Jamestown/Stutsman Development Corp. objects to council taking money, plans petition driveThe Jamestown/Stutsman Development Corp. Board Monday was unanimous in its objection to the City Council’s decision to take half of the 1 percent sales tax previously dedicated to economic development. “We should go on record as not approving the grand theft of this fund,” said Dick Geigle, JSDC Board member. “Four people decided to abscond with the funds the citizens voted for economic development.”
The Jamestown/Stutsman Development Corp. Board Monday was unanimous in its objection to the City Council’s decision to take half of the 1 percent sales tax previously dedicated to economic development.
“We should go on record as not approving the grand theft of this fund,” said Dick Geigle, JSDC Board member. “Four people decided to abscond with the funds the citizens voted for economic development.”
The board also voted unanimously to circulate a petition to put the issue on the ballot. The City Council opted to take the funding and extend the sales tax until 2022. In the past, voters decided every seven years on extending the tax. The next vote would have been in 2012.
“I’m opposed to the fact that this is not going back to the voters,” said Alex Schweitzer, JSDC Board member.
Geigle cited an unscientific poll being conducted online by The Jamestown Sun that indicated support for putting the issue on the ballot. At press time Monday, about 72 percent of more than 340 votes favored the tax extension being decided by a public vote.
At its March 1 meeting, the City Council had the first reading of an ordinance allocating half of the 1 percent sales tax, or about $1 million, for payment on the city’s share of special assessments. It allocated the other half for jobs development, which is the JSDC’s purview. Although the city’s responsibility for infrastructure related to economic development was verbally accepted by the council, wording in the new ordinance was not changed to reflect that.
JSDC Board President Jim Boyd said, if nothing changes, the JSDC would like to be able to recommend infrastructure projects to the city.
“Who better than the JSDC to recognize infrastructure needed for economic development,” he said. “The city isn’t structured to do this.”
Schweitzer, who was at the council meeting, said infrastructure was the issue facing council members regarding the 1 percent sales. They indicated, he said, that they would take on the $280,000 bond payment on the wastewater treatment plant and infrastructure.
“They said if they were taking away 50 percent of our ability to spend on projects, they would take economic development infrastructure,” he said. “We’re going to have a hard time just doing jobs development. We won’t have the money to do economic development infrastructure.”
Schweitzer and Boyd both said they were bothered by the lack of consideration of two proposals — one by the subcommittee working on a compromise and one the JSDC Board recommended. The subcommittee proposal was 30 percent to the city with the JSDC retaining the $280,000 payment. The board had recommended 25 percent of the sales tax going into the city’s coffers to spend as the council chose. Another 25 percent would be set aside for infrastructure for economic development.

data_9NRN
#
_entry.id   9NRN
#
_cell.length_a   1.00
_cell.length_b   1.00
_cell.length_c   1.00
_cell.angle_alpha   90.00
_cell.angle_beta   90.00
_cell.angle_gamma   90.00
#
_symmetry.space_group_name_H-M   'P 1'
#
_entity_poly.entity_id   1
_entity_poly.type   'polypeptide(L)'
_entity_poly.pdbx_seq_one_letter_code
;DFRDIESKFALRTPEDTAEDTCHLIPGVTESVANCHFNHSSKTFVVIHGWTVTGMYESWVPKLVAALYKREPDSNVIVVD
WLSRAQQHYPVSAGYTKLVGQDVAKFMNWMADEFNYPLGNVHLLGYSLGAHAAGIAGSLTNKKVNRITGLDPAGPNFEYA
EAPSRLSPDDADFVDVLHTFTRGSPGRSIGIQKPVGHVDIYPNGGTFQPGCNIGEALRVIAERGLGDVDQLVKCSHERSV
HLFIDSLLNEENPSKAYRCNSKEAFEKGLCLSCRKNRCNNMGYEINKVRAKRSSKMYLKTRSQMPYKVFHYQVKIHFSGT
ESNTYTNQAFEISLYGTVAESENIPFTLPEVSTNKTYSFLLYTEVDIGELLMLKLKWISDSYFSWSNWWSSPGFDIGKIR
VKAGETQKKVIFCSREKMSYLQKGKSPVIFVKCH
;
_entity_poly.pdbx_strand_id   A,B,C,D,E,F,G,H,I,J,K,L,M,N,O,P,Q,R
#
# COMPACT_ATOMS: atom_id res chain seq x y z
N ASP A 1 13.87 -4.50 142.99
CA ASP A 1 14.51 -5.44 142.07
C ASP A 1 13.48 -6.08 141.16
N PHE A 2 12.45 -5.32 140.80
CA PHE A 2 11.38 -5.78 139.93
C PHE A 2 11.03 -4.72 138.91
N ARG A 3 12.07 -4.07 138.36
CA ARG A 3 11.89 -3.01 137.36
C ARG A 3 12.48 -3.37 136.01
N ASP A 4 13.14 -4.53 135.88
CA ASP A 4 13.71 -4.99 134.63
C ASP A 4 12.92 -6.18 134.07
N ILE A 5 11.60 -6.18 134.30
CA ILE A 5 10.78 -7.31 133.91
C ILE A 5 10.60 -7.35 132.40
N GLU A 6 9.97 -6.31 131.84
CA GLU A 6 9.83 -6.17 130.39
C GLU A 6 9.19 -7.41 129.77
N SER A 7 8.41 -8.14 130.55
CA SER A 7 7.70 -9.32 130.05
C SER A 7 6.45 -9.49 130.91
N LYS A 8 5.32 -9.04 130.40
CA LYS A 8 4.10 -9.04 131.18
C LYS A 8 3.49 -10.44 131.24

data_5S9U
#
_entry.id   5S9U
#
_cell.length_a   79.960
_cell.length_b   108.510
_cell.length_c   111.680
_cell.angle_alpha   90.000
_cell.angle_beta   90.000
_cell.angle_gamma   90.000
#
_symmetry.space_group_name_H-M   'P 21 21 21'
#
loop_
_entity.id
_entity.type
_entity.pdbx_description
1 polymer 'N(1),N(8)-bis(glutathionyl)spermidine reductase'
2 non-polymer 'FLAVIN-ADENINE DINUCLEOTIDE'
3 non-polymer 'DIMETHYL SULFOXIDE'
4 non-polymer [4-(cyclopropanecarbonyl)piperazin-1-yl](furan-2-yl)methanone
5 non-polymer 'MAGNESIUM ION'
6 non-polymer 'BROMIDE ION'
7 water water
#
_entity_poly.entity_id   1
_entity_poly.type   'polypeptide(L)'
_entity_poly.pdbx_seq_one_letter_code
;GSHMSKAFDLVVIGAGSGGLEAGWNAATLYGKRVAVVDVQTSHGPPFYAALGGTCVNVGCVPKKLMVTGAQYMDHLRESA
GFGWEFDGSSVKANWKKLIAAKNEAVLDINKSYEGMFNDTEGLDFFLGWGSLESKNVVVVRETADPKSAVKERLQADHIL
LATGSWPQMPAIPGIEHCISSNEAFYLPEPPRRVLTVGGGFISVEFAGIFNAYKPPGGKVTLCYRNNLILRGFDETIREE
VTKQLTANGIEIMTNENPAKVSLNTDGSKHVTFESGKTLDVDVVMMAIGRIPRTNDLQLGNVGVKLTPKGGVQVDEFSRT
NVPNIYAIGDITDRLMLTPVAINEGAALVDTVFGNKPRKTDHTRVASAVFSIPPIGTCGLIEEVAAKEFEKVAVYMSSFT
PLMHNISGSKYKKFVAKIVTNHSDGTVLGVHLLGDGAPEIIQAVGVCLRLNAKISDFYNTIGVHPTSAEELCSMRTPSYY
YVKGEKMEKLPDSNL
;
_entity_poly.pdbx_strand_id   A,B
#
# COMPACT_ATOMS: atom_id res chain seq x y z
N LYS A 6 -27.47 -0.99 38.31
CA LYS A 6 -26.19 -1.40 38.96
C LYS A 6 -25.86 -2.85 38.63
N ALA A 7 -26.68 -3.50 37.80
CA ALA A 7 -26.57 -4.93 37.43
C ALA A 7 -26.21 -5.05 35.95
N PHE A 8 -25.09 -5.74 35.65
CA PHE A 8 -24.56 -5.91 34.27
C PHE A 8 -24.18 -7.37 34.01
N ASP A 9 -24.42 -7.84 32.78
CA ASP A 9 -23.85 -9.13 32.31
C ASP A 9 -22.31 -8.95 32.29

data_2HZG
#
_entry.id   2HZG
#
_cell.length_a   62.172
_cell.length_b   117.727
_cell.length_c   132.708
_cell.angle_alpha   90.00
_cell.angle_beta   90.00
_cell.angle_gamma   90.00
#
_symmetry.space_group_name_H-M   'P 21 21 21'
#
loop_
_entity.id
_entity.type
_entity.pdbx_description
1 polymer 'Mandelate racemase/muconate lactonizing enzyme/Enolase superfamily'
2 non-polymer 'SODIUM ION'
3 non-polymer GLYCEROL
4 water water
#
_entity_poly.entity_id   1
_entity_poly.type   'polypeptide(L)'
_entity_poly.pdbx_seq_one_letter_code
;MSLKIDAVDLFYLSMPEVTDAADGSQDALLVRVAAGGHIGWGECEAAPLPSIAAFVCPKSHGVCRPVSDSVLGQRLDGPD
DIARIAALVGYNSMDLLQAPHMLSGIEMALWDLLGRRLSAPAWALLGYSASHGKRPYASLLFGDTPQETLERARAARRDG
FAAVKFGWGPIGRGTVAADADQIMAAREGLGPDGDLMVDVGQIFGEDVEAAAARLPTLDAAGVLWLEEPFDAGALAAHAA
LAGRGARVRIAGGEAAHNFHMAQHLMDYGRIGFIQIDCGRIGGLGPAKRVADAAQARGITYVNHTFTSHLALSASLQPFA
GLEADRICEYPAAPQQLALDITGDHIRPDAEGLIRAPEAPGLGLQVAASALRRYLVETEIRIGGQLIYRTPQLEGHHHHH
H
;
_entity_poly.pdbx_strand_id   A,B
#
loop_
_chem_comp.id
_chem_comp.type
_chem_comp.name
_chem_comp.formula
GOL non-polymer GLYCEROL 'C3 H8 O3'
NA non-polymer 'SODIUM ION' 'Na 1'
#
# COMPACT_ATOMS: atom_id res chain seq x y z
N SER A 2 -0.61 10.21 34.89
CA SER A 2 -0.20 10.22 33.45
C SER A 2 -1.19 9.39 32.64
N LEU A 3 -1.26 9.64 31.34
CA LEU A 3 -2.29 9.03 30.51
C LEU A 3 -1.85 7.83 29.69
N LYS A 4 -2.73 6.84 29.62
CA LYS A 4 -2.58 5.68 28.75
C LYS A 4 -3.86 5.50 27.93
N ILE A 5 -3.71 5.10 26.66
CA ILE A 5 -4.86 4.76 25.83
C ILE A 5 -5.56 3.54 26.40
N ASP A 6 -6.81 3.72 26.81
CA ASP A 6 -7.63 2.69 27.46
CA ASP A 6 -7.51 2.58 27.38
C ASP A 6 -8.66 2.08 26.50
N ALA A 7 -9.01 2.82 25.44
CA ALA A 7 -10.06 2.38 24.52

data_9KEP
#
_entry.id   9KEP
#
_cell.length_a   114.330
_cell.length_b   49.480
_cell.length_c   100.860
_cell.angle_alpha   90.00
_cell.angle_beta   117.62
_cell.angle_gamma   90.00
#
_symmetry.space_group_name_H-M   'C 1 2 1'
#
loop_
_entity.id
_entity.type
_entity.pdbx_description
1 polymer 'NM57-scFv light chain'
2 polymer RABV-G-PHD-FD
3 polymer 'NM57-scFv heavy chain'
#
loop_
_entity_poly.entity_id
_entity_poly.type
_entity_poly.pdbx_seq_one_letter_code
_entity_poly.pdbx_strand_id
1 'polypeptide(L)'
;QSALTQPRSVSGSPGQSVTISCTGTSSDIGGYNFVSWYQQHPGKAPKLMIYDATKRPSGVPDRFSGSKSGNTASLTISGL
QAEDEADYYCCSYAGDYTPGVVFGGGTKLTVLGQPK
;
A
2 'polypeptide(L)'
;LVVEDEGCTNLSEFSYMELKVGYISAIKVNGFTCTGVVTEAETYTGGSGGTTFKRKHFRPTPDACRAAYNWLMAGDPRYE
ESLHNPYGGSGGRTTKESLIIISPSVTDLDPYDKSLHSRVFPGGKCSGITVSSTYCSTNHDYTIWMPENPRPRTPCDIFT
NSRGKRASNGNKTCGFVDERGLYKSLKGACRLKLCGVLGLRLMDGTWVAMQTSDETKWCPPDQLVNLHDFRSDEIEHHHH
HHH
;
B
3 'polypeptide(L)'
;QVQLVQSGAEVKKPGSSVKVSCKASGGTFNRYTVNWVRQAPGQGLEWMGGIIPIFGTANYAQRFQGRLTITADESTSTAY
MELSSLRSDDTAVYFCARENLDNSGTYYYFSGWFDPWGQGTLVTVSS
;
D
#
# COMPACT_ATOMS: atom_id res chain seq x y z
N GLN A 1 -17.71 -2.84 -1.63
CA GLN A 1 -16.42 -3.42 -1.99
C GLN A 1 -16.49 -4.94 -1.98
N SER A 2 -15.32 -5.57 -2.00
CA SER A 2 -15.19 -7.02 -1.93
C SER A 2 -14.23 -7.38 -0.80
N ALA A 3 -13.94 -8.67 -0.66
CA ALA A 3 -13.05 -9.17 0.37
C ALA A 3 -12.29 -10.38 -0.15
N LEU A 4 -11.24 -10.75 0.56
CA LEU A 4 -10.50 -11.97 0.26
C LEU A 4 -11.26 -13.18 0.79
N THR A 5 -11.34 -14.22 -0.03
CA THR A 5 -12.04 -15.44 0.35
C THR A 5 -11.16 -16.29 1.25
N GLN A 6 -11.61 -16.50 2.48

“They never even voted on what this board recommended,” Schweitzer said. “I was told it had to do with control over the funds.”
JSDC Board member Joan Morris said she had been hearing comments on the $6.5 million the JSDC has in its reserves. She said people might think that was a lot of money to spend.
However, Morris said, with the possibility of a $30 million biomass plant near Great River Energy’s Spiritwood Station “that could be gobbled up pretty quick.”
Along with the potential biomass plant, Schweitzer said the JSDC is working on some other projects that aren’t far enough along at this point to talk about. Those projects, he said, would fill holes in the agriculture park and in the I-94 Business Park.
“And after the $6.5 million is gone, what do we use to help businesses in trouble or other projects?” Geigle said.
“When the money runs out we’re in a world of hurt because we’re not going to get the city to approve any infrastructure outside the city,” Boyd added.
Geigle wondered how long the JSDC would be able to allocate the $200,000 or more a year to the Buffalo City Tourism Foundation as well. The BCTF has increased sales tax revenue and revenue from the motel and restaurant taxes.
“We get a lot of bang for the buck with that money,” he said.
The board will meet again Monday to organize the petition drive to put the issue on the ballot.
“This is a big deal,” Boyd said.
Councilman Charlie Kourajian attended the JSDC meeting Monday.
“It’s obvious they aren’t too happy with what the City Council did and want us to reconsider our action,” Kourajian said in an interview after the meeting. “They’re quite adamant in their position and the council is quite adamant in theirs.”
Sun reporter Toni Pirkl can be reached at (701) 952-8453 or by e-mail at email@example.com